Linda Jefferson has always been competitive. She said she became an athlete at 11 years old, running up and down the street she grew up on in Toledo, Ohio.
While attending Libbey High School from 1968-72, Jefferson played basketball and ran track. She graduated just weeks before President Richard Nixon signed Title IX into law, so she missed out on an athletic scholarship. That didn’t stop her from becoming one of the most dominant women athletes of all time and a trailblazer in what seemed like the most unlikely of sports: football.
As the game continues to grow and women’s presence in the sport expands, Jefferson looks back fondly on her gridiron career. She and the Toledo Troopers — the winningest football team of all time — paved the way for women’s football as it’s played today across more than 60 cities in the United States. Title IX’s 50th anniversary provided a reason to look back at Jefferson’s story.
“I’m proud to be a pioneer,” Jefferson said. “They stepped on my shoulders to get where they are.”
A passion for football
An advertisement for a professional women’s football team appeared in a 1971 edition of the Toledo Blade during Jefferson’s junior year of high school. She took to the idea of a football career. Her mother Sally Jefferson did not.
Sally Jefferson worried about her daughter’s safety, having had to nurse Jefferson back to health after she threw out her arm in a Junior Olympics softball competition years earlier. Football sounded too risky, and Sally would not stand by to watch her daughter get hurt. But after the first few games, she relented. She saw her daughter was too evasive to be tackled.
As her mother came around, the city of Toledo also rallied around Jefferson and the Troopers. Between 1971-1979, the Troopers amassed a winning percentage like no other in modern football history. While their overall record is up for debate (reports say Toledo went 61-4, 59-4 and 59-5), their dominance was not. Toledo won seven National Women’s Football League titles in a row from 1971-1977. And Jefferson played a key role in their championship culture.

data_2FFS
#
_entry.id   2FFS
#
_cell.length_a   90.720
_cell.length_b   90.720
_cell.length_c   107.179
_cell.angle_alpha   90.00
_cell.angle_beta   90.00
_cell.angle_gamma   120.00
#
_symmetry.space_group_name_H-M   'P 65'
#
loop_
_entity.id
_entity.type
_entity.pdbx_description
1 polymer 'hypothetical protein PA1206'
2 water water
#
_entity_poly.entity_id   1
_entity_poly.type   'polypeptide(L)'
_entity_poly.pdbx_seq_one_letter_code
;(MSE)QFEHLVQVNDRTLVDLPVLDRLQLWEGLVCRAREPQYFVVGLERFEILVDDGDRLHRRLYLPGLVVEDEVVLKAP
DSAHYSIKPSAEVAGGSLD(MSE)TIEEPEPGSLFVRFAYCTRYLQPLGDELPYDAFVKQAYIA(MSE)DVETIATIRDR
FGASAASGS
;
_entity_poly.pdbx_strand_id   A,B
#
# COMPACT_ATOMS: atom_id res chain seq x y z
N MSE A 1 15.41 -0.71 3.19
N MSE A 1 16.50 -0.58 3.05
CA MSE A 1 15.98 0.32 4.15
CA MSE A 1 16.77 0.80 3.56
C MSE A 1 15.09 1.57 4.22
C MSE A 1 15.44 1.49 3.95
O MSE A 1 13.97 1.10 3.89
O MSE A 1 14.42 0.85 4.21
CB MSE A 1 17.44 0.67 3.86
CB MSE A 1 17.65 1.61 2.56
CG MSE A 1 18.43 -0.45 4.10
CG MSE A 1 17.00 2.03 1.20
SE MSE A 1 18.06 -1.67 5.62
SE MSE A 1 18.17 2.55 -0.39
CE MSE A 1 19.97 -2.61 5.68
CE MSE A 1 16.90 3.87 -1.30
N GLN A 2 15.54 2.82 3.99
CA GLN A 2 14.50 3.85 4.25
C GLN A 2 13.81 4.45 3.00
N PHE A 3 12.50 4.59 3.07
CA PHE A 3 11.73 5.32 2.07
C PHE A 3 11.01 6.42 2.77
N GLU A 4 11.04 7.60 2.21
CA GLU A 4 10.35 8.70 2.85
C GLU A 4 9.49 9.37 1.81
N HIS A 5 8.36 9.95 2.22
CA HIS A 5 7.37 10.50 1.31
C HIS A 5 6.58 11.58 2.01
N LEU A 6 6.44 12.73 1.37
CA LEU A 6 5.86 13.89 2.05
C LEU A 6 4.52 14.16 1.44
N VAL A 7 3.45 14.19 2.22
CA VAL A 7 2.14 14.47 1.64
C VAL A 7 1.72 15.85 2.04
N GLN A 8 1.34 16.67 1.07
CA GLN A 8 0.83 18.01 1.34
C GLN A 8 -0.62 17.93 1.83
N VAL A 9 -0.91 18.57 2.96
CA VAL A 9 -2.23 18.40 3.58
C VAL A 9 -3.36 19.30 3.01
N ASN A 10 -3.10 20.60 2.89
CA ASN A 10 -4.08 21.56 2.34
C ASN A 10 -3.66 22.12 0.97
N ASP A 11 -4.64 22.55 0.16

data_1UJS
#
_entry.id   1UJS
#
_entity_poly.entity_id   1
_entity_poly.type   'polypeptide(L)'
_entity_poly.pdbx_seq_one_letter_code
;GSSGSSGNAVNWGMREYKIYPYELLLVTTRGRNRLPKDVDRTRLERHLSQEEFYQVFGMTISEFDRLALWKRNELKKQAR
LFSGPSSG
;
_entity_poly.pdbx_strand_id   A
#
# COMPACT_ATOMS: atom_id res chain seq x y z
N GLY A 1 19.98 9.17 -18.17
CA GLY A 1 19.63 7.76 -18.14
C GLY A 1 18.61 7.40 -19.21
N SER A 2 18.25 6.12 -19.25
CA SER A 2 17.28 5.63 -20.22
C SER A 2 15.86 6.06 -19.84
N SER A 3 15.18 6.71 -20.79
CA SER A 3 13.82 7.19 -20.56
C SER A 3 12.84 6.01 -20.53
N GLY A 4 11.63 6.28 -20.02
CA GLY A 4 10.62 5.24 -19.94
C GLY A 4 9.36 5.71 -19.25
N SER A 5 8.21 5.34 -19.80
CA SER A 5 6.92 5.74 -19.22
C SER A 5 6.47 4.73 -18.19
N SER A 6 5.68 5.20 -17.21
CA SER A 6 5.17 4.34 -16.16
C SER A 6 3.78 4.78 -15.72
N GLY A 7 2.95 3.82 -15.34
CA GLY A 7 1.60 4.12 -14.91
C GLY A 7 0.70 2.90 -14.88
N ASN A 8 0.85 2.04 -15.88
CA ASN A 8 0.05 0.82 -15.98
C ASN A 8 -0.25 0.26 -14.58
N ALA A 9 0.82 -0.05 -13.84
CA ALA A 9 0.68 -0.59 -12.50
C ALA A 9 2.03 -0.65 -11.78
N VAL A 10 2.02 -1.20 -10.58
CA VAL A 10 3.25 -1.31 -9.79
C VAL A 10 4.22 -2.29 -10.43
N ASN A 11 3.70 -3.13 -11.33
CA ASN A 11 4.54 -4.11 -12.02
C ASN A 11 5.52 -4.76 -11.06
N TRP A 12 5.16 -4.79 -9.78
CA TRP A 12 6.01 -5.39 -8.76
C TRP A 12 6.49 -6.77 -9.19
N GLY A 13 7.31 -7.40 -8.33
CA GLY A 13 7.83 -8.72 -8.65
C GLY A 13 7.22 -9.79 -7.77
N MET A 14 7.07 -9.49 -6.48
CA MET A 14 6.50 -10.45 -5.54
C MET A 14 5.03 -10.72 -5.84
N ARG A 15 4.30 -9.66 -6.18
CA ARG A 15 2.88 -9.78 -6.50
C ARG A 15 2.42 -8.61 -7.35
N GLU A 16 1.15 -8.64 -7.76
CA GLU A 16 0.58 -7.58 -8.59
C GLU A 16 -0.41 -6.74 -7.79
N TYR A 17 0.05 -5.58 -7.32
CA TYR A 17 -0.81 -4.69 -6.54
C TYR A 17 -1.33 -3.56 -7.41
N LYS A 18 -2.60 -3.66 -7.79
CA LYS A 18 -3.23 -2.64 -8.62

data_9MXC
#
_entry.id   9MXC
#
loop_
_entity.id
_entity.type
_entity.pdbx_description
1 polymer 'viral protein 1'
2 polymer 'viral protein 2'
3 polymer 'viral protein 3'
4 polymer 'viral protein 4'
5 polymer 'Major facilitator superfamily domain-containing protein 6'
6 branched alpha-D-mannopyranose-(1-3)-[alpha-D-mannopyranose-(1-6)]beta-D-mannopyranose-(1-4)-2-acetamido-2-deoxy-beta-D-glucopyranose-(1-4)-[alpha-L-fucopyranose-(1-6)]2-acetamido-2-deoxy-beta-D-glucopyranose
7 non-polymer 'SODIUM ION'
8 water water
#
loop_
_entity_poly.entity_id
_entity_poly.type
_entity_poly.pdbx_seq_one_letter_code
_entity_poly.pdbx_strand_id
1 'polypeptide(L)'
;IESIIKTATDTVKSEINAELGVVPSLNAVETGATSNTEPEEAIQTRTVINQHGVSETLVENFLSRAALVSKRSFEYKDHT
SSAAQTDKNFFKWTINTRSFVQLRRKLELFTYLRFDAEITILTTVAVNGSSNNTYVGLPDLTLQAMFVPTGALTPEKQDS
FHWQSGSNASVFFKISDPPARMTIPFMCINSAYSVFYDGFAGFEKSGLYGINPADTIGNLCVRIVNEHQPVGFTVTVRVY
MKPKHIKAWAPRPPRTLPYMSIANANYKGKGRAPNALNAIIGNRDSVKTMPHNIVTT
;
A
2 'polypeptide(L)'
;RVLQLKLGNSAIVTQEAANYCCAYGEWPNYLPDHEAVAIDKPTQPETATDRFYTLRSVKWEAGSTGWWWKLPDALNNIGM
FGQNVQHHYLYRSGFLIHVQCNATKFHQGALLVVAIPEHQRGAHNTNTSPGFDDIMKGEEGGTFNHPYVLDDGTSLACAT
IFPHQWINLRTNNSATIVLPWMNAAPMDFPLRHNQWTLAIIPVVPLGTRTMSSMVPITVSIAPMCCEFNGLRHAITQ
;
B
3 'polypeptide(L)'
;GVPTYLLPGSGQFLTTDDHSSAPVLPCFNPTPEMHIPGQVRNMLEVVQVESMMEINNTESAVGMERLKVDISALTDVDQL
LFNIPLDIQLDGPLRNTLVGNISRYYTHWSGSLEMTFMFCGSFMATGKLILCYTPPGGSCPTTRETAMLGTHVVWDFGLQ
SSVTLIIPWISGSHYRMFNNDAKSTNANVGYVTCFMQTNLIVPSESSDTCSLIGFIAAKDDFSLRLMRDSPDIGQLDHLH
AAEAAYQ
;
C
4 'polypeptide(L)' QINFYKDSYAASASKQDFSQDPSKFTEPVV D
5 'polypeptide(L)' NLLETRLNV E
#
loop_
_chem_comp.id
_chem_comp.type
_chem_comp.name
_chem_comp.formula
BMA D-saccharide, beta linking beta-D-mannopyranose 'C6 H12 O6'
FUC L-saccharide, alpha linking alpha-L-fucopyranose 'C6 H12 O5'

“Oh my goodness, Toledo really supported the Troopers,” Linda said. “Everybody loves a winner.” As they began to flourish, the Troopers topped the International Hockey League’s Toledo Goaldiggers as the most popular team in town, Jefferson said. When both teams played on the same night, she said more fans opted to watch the Troopers.
Jefferson’s celebrity grew with every touchdown and 1,000-plus-yard rushing season, drawing comparisons to NFL greats like Walter Payton, O.J. Simpson and Jim Brown. She made appearances on “Good Morning America,” “The Phil Donahue Show” and the game show “Tell the Truth.”
“Not only me, but the whole team, our contribution was to make women’s football acceptable and not a sideshow,” Jefferson said. “To make it acceptable that people could come out and appreciate us playing just as well as they can appreciate any male football team.”
She graced the cover of womenSports magazine, created by Billie Jean King, in 1975 as its first “Woman Athlete of the Year.” With the help of Toledo’s citizens, including the mayor and entire city council, Jefferson amassed enough votes to claim the title over the likes of tennis star Chris Evert and gymnast Olga Korbut.
The next year, she was invited to compete in ABC’s “Women’s Superstars,” a show where elite female athletes were invited to compete in events for prize money. It was there she met and competed against her idol, tennis star Althea Gibson, who left Jefferson speechless.
“She was a trailblazer for women’s football” said Gloria Jimenez of Jefferson, who joined the Troopers in 1973 and kicked extra points for them. “We were the founding mothers of women’s football basically, the Toledo Troopers. And as huge as women’s football is right now, people look back at that, where it all started.”